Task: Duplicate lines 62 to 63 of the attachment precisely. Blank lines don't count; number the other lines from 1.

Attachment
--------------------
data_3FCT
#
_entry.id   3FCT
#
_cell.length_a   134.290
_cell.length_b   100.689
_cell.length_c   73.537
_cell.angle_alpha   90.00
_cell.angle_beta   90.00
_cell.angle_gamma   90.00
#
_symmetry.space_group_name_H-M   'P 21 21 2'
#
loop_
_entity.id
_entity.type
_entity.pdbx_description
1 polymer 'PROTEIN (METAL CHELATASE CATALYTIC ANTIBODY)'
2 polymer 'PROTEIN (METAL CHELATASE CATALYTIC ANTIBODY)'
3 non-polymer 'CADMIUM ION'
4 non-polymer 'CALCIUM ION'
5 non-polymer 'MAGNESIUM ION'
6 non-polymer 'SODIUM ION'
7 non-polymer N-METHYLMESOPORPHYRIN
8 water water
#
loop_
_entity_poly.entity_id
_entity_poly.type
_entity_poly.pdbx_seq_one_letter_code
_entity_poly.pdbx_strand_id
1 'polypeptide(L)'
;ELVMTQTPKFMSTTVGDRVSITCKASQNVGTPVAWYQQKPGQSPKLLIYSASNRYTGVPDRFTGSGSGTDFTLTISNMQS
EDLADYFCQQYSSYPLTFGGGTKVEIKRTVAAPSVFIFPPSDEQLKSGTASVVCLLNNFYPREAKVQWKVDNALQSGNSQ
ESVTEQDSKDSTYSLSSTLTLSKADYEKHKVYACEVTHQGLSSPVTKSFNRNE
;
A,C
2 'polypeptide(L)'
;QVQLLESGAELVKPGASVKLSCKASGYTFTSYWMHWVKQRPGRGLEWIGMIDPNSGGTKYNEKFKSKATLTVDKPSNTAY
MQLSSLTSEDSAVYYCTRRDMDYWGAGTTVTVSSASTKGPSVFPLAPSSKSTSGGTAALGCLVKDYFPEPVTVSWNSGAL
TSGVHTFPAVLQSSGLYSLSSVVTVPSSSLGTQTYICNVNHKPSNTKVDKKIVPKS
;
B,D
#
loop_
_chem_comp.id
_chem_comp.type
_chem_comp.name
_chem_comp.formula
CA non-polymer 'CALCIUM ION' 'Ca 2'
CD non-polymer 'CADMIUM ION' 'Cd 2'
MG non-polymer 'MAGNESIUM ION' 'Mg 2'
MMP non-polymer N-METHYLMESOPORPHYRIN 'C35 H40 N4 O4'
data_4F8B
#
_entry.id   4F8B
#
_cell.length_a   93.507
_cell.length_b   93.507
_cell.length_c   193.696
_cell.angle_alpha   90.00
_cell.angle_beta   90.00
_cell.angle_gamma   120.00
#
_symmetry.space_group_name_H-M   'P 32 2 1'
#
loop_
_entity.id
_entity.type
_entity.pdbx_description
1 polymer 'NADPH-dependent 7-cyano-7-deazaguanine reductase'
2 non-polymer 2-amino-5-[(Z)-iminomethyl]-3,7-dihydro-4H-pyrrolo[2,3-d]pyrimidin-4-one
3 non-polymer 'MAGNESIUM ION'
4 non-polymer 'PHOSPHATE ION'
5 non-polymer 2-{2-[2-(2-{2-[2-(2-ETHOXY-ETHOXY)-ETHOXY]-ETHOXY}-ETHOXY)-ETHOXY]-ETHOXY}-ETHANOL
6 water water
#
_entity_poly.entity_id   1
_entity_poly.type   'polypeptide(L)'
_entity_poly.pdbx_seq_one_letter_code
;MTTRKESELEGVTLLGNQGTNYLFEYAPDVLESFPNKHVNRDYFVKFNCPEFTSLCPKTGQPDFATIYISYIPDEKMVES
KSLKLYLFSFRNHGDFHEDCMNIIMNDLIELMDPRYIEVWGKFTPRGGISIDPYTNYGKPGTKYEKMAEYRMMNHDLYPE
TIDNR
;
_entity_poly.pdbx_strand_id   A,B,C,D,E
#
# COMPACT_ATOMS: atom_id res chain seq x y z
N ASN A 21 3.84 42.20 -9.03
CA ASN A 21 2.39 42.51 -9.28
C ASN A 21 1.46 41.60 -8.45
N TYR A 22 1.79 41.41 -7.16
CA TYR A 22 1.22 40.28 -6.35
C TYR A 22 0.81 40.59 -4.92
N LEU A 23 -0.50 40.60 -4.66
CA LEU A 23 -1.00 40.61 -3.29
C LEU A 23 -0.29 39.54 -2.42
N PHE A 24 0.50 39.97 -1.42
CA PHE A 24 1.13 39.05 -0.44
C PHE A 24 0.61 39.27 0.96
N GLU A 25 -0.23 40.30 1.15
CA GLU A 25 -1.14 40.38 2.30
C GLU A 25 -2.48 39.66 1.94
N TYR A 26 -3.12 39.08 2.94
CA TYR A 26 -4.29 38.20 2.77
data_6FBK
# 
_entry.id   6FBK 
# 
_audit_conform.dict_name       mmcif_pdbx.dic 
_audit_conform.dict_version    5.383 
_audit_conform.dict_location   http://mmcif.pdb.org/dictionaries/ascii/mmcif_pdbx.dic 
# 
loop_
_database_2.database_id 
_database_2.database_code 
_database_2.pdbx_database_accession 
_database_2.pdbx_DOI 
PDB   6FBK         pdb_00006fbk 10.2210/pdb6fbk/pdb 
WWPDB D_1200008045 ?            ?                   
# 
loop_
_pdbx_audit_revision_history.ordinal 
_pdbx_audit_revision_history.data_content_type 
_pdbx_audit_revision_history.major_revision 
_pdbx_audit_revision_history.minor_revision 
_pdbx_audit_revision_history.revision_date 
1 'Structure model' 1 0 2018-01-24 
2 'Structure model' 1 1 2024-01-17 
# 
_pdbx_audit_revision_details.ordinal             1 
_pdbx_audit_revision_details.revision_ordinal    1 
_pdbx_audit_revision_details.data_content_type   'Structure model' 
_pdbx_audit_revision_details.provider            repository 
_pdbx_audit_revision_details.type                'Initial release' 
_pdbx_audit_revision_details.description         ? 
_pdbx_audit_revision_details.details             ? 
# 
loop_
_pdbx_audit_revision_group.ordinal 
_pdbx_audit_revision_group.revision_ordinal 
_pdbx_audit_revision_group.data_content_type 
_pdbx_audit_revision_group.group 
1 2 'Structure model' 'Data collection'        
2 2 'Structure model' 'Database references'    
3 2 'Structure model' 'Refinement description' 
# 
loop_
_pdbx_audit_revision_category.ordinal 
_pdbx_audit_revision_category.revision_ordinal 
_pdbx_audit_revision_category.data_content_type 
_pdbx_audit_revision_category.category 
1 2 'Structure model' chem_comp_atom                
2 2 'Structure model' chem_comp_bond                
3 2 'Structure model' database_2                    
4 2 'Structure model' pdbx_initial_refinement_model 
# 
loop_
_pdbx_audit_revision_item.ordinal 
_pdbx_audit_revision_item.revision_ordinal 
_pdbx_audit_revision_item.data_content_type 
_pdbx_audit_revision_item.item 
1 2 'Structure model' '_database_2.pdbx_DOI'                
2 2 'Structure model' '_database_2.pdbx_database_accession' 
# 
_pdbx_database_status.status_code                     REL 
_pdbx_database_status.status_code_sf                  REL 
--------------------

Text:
_cell.angle_beta   90.00
_cell.angle_gamma   120.00